X-Ray Sternoclavicular Joint
The SC Joint or Sternoclavicular Joint is one of the four joints that make up the shoulder. The SC joint is located where the collarbone (clavicle) meets the breastbone (sternum) at the base of the neck.
Problems with the SC joint are uncommon but may be a result of injury and other disorders.
Why Do You Need A Sternoclavicular X-ray?
SC joint pain is the most common condition in Sternoclavicular issues. The typical symptom includes pain at the spot where the clavicle meets the sternum. This pain may present as a mild sprain but may be much sharper in cases of dislocation or fracture, worsening with any arm movement.
Other signs and symptoms related to conditions of the SC Joint may include:
● Tenderness, bruising, or swelling over the joint
● sounds mimicking crunching and grinding when you try to move your arm
● Curbed range of motion in the arm
● Simultaneous pain in other joints in case of Rheumatoid Arthritis
There may be redness over the joint in joint infection cases, and the patient may experience fever, chills, and night sweats.
If you are experiencing any symptoms of a joint infection, seek urgent medical assistance.
Sternoclavicular joint injuries are uncommon injuries and may involve ligaments of its associated joints. They may result from trauma due to vehicular accidents, falls or contact, and collision sports.
When Do You Need It?
If you have sustained trauma from a motor vehicle accident or collision sports like football, you may injure the SC joint. While SC joint injuries may be painful, they are mainly minor and heal well without surgical intervention. A hard blow to the SC joint may damage vital nerves and organs that lie nearby or cause joint dislocation in rare cases. In this case, you must seek medical help immediately.
Like any other joint, the SC joint may be damaged over time as the protective tissue wears thin and exposes sensitive nerves that cause pain. This generative condition can cause pain, stiffness, and limited motion in the arm and shoulder.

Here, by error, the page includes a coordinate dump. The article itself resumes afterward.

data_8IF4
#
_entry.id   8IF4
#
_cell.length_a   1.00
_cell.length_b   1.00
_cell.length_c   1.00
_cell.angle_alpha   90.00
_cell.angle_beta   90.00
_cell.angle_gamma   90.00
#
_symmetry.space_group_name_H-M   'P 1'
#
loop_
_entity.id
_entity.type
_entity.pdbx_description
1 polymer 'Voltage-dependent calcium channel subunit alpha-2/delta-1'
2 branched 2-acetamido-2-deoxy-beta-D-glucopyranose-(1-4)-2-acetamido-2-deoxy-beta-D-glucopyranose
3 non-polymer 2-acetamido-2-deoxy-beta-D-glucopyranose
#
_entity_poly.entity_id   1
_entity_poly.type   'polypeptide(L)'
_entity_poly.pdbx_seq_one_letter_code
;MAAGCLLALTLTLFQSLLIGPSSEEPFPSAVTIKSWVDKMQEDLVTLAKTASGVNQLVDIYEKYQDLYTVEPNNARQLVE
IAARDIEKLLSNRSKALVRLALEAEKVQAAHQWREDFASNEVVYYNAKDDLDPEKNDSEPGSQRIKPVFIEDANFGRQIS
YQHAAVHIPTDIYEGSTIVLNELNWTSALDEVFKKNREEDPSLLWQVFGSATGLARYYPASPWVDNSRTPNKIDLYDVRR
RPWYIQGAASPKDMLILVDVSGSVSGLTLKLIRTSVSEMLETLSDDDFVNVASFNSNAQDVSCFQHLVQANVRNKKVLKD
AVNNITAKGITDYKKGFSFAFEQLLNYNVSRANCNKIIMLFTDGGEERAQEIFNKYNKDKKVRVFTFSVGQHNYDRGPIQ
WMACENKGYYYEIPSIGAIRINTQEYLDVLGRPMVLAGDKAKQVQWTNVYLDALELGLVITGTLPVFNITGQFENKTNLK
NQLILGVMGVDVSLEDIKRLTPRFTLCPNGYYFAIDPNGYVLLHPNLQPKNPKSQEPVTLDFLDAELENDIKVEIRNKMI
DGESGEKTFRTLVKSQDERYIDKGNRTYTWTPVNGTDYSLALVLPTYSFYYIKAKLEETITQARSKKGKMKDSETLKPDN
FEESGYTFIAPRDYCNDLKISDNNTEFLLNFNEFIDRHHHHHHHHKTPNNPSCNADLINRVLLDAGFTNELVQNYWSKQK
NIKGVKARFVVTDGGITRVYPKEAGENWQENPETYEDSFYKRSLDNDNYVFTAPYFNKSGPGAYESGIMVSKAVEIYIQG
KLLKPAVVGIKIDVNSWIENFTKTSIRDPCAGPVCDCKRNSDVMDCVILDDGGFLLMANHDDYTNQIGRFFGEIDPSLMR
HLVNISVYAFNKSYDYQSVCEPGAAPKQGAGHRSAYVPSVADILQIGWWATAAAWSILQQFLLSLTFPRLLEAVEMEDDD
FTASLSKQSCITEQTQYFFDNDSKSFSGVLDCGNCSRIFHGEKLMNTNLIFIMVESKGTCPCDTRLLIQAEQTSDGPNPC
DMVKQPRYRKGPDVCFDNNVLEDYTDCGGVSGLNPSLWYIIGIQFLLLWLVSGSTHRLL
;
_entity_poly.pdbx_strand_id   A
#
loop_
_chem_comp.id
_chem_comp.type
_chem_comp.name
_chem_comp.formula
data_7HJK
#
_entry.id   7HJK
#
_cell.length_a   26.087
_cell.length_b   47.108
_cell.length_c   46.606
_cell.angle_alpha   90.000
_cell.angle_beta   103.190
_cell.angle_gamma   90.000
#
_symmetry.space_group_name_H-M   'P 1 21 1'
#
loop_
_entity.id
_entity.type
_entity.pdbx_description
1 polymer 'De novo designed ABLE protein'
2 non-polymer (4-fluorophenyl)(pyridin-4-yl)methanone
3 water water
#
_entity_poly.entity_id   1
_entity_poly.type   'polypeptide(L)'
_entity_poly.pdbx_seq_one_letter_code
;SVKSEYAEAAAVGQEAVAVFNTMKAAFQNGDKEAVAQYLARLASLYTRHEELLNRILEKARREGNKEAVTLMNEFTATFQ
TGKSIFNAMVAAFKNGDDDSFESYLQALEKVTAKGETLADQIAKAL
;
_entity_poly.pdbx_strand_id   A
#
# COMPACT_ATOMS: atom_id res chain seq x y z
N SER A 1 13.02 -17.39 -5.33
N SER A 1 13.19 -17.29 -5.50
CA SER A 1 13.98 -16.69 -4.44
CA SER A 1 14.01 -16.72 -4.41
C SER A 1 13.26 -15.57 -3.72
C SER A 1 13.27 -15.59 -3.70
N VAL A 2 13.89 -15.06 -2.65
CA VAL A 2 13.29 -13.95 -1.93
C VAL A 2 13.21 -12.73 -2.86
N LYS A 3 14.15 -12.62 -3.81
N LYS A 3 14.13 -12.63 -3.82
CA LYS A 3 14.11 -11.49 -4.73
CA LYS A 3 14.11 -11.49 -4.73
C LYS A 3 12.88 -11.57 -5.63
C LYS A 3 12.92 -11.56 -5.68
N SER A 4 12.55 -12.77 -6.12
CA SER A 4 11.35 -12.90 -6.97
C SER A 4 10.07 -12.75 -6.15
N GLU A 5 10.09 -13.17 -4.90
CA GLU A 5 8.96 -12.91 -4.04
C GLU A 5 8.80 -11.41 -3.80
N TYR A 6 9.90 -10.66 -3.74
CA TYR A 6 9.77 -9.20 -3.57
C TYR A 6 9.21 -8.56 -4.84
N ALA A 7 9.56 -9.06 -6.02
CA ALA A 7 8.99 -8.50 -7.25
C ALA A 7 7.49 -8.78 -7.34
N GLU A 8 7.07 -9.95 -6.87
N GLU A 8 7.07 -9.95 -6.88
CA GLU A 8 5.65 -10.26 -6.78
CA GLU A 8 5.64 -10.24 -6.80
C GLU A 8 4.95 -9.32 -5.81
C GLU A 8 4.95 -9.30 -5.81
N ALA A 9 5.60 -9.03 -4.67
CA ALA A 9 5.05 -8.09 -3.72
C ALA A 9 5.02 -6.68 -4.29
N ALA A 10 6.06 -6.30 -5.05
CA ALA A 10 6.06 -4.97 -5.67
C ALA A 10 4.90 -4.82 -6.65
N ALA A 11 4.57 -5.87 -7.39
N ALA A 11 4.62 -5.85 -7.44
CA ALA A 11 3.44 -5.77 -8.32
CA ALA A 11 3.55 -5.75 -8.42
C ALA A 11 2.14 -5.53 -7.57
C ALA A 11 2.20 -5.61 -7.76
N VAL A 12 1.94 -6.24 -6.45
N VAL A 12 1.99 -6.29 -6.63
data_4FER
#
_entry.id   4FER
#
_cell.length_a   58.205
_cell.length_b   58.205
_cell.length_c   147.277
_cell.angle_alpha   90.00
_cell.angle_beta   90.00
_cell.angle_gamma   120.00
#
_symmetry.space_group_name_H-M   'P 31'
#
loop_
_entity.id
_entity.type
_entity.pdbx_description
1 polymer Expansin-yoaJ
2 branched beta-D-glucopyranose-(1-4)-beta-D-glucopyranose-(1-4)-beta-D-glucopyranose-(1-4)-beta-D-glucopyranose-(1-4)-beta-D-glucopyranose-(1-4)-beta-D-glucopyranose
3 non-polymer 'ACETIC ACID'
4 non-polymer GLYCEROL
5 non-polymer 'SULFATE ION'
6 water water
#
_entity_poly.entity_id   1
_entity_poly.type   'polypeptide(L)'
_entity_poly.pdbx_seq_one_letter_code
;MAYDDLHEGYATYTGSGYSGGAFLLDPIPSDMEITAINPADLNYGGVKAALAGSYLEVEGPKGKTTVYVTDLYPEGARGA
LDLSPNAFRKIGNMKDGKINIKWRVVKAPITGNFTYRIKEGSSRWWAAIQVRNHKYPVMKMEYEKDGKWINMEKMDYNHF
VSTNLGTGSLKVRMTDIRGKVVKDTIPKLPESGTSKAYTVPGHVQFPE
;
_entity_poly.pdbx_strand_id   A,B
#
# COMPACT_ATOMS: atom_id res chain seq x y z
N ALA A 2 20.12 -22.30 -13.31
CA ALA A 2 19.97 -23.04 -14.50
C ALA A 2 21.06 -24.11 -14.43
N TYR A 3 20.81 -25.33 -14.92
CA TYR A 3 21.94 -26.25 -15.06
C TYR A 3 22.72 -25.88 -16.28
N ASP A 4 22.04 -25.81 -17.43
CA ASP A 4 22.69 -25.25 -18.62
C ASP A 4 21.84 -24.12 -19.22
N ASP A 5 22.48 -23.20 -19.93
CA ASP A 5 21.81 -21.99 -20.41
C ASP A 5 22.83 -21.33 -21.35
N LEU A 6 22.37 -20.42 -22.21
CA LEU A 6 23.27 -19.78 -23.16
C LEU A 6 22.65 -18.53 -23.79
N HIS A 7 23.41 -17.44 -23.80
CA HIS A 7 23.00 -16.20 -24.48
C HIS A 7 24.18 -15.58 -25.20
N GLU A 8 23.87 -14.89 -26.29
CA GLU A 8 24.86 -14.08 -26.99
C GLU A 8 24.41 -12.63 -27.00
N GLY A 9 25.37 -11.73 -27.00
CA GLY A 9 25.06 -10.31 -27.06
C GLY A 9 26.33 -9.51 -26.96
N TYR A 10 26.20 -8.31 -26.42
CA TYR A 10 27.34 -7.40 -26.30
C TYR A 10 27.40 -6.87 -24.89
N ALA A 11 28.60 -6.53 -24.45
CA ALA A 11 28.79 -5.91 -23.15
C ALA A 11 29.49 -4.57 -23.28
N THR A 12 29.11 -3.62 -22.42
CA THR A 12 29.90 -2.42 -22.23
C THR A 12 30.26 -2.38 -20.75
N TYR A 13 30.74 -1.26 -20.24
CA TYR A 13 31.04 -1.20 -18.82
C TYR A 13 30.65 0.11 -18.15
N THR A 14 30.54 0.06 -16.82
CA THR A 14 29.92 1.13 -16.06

The most common disorders associated with SC joint are:
● mild sprain, in which the surrounding ligaments are stretched (the most commonly seen injury
● fracture of the clavicle (collarbone) itself
● participating in collision and contact sports like football or rugby
● motor vehicle accident
How Do You Need To Prepare?
No special preparation is required for a Sternoclavicular X-ray; however, keep the following points in mind before your appointment:
● If there is a chance of pregnancy, inform your physician and radiologist to discuss the exposure limit for the developing fetus.
● Remove any jewelry or metal objects that might distort the radiographic image.
● Consult the X-ray technician if you wear any on-body devices such as an insulin pump or have metal implants from prior surgeries
● You may be asked to change into the hospital gown for the imaging at the time of the scan.
What To Expect?
A radiologist will guide you into the X-ray room and position you alongside the examination table. It may be performed in an erect position if the patient is stable.
The technician will adjust your position based on the indication for which you're getting the X-ray taken. Each position will be curated to assess for fractures, erosion and injury.
The technician will ask you to lie in several different positions on the examination table to take the X-ray image from multiple angles.
You will be asked to stay very still or hold your breath for a few seconds as the exposure is taken. You won't feel anything during the X-ray, as it is not painful, although you might feel discomfort holding a position.
A lead apron will cover any parts that are not being imaged to block any unnecessary exposure. When the X-ray is done, you will be asked to wait while the technician develops the images and confirms they are non-blurry. If necessary, you will have to undergo the procedure again.
What Do Your X-ray Results Mean?
A radiologist will study your results and draw findings, produce a report and send it to your primary health care provider, who will explain what the results mean.
Your doctor will then review the report and look for any signs of damage or disease. The findings of this report will prove essential to make diagnostic and treatment decisions.
Your injury may require non-surgical treatment such as immobilization, activity modification, and closed reduction. In rare cases, it may require surgical treatment such as open reduction or other procedures.
Your doctor will be sure to discuss the X-ray results as well as the treatment options with you.